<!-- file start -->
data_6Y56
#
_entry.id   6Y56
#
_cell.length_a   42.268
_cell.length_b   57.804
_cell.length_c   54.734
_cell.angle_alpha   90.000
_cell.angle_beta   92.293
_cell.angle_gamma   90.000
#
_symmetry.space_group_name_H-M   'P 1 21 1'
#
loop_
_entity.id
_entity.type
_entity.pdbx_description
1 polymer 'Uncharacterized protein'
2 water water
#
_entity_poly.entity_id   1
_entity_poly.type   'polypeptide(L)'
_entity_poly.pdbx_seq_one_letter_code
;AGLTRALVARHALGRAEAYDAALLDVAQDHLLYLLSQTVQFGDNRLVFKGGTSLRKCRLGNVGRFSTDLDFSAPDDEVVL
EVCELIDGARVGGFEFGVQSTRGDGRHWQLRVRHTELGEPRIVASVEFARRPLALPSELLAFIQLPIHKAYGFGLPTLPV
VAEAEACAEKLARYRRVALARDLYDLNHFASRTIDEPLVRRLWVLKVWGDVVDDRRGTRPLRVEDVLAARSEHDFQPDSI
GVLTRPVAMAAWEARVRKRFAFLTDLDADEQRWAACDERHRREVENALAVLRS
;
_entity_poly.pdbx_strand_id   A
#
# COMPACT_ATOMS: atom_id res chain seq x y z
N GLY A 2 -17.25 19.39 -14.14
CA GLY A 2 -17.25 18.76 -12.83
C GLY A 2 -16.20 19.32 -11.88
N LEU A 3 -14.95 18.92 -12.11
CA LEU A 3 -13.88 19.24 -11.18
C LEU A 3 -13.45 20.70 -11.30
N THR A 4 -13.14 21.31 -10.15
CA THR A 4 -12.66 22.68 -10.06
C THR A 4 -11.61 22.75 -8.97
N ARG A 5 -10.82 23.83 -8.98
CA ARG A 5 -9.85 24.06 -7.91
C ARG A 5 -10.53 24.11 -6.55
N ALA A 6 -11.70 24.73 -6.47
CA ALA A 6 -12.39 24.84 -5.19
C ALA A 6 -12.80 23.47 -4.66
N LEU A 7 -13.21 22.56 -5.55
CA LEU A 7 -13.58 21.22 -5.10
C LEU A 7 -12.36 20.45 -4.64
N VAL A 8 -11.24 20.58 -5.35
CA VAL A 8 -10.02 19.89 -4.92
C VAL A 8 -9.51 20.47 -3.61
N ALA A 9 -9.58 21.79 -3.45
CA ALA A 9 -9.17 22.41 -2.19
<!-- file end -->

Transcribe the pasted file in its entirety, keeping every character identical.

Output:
data_6Y56
#
_entry.id   6Y56
#
_cell.length_a   42.268
_cell.length_b   57.804
_cell.length_c   54.734
_cell.angle_alpha   90.000
_cell.angle_beta   92.293
_cell.angle_gamma   90.000
#
_symmetry.space_group_name_H-M   'P 1 21 1'
#
loop_
_entity.id
_entity.type
_entity.pdbx_description
1 polymer 'Uncharacterized protein'
2 water water
#
_entity_poly.entity_id   1
_entity_poly.type   'polypeptide(L)'
_entity_poly.pdbx_seq_one_letter_code
;AGLTRALVARHALGRAEAYDAALLDVAQDHLLYLLSQTVQFGDNRLVFKGGTSLRKCRLGNVGRFSTDLDFSAPDDEVVL
EVCELIDGARVGGFEFGVQSTRGDGRHWQLRVRHTELGEPRIVASVEFARRPLALPSELLAFIQLPIHKAYGFGLPTLPV
VAEAEACAEKLARYRRVALARDLYDLNHFASRTIDEPLVRRLWVLKVWGDVVDDRRGTRPLRVEDVLAARSEHDFQPDSI
GVLTRPVAMAAWEARVRKRFAFLTDLDADEQRWAACDERHRREVENALAVLRS
;
_entity_poly.pdbx_strand_id   A
#
# COMPACT_ATOMS: atom_id res chain seq x y z
N GLY A 2 -17.25 19.39 -14.14
CA GLY A 2 -17.25 18.76 -12.83
C GLY A 2 -16.20 19.32 -11.88
N LEU A 3 -14.95 18.92 -12.11
CA LEU A 3 -13.88 19.24 -11.18
C LEU A 3 -13.45 20.70 -11.30
N THR A 4 -13.14 21.31 -10.15
CA THR A 4 -12.66 22.68 -10.06
C THR A 4 -11.61 22.75 -8.97
N ARG A 5 -10.82 23.83 -8.98
CA ARG A 5 -9.85 24.06 -7.91
C ARG A 5 -10.53 24.11 -6.55
N ALA A 6 -11.70 24.73 -6.47
CA ALA A 6 -12.39 24.84 -5.19
C ALA A 6 -12.80 23.47 -4.66
N LEU A 7 -13.21 22.56 -5.55
CA LEU A 7 -13.58 21.22 -5.10
C LEU A 7 -12.36 20.45 -4.64
N VAL A 8 -11.24 20.58 -5.35
CA VAL A 8 -10.02 19.89 -4.92
C VAL A 8 -9.51 20.47 -3.61
N ALA A 9 -9.58 21.79 -3.45
CA ALA A 9 -9.17 22.41 -2.19